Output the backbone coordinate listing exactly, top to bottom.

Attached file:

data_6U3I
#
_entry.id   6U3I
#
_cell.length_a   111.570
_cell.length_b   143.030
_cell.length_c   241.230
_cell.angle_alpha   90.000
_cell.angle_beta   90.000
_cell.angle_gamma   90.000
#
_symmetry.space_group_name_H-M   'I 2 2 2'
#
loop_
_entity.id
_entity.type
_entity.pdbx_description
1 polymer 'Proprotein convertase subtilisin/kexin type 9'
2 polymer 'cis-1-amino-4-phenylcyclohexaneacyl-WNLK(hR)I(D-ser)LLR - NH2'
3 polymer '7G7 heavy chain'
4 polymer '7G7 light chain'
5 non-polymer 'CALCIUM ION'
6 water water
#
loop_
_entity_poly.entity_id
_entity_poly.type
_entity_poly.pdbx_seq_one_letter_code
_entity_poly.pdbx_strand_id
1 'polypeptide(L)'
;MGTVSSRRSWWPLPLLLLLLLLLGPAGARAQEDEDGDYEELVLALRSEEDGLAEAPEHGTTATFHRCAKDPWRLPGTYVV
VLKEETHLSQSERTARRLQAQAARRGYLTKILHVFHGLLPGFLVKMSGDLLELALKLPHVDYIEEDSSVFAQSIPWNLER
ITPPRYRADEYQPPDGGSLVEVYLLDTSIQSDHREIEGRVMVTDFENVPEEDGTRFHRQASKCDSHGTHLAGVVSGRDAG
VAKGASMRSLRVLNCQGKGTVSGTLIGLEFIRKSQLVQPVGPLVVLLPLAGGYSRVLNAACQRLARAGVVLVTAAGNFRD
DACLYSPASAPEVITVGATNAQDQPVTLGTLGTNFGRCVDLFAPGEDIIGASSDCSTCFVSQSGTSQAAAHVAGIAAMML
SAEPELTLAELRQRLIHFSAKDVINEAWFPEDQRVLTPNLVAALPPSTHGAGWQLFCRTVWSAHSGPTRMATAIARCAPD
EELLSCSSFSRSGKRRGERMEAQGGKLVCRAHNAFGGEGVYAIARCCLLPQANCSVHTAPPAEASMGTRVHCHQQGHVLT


data_6U3I
#
_entry.id   6U3I
#
_cell.length_a   111.570
_cell.length_b   143.030
_cell.length_c   241.230
_cell.angle_alpha   90.000
_cell.angle_beta   90.000
_cell.angle_gamma   90.000
#
_symmetry.space_group_name_H-M   'I 2 2 2'
#
loop_
_entity.id
_entity.type
_entity.pdbx_description
1 polymer 'Proprotein convertase subtilisin/kexin type 9'
2 polymer 'cis-1-amino-4-phenylcyclohexaneacyl-WNLK(hR)I(D-ser)LLR - NH2'
3 polymer '7G7 heavy chain'
4 polymer '7G7 light chain'
5 non-polymer 'CALCIUM ION'
6 water water
#
loop_
_entity_poly.entity_id
_entity_poly.type
_entity_poly.pdbx_seq_one_letter_code
_entity_poly.pdbx_strand_id
1 'polypeptide(L)'
;MGTVSSRRSWWPLPLLLLLLLLLGPAGARAQEDEDGDYEELVLALRSEEDGLAEAPEHGTTATFHRCAKDPWRLPGTYVV
VLKEETHLSQSERTARRLQAQAARRGYLTKILHVFHGLLPGFLVKMSGDLLELALKLPHVDYIEEDSSVFAQSIPWNLER
ITPPRYRADEYQPPDGGSLVEVYLLDTSIQSDHREIEGRVMVTDFENVPEEDGTRFHRQASKCDSHGTHLAGVVSGRDAG
VAKGASMRSLRVLNCQGKGTVSGTLIGLEFIRKSQLVQPVGPLVVLLPLAGGYSRVLNAACQRLARAGVVLVTAAGNFRD
DACLYSPASAPEVITVGATNAQDQPVTLGTLGTNFGRCVDLFAPGEDIIGASSDCSTCFVSQSGTSQAAAHVAGIAAMML
SAEPELTLAELRQRLIHFSAKDVINEAWFPEDQRVLTPNLVAALPPSTHGAGWQLFCRTVWSAHSGPTRMATAIARCAPD
EELLSCSSFSRSGKRRGERMEAQGGKLVCRAHNAFGGEGVYAIARCCLLPQANCSVHTAPPAEASMGTRVHCHQQGHVLT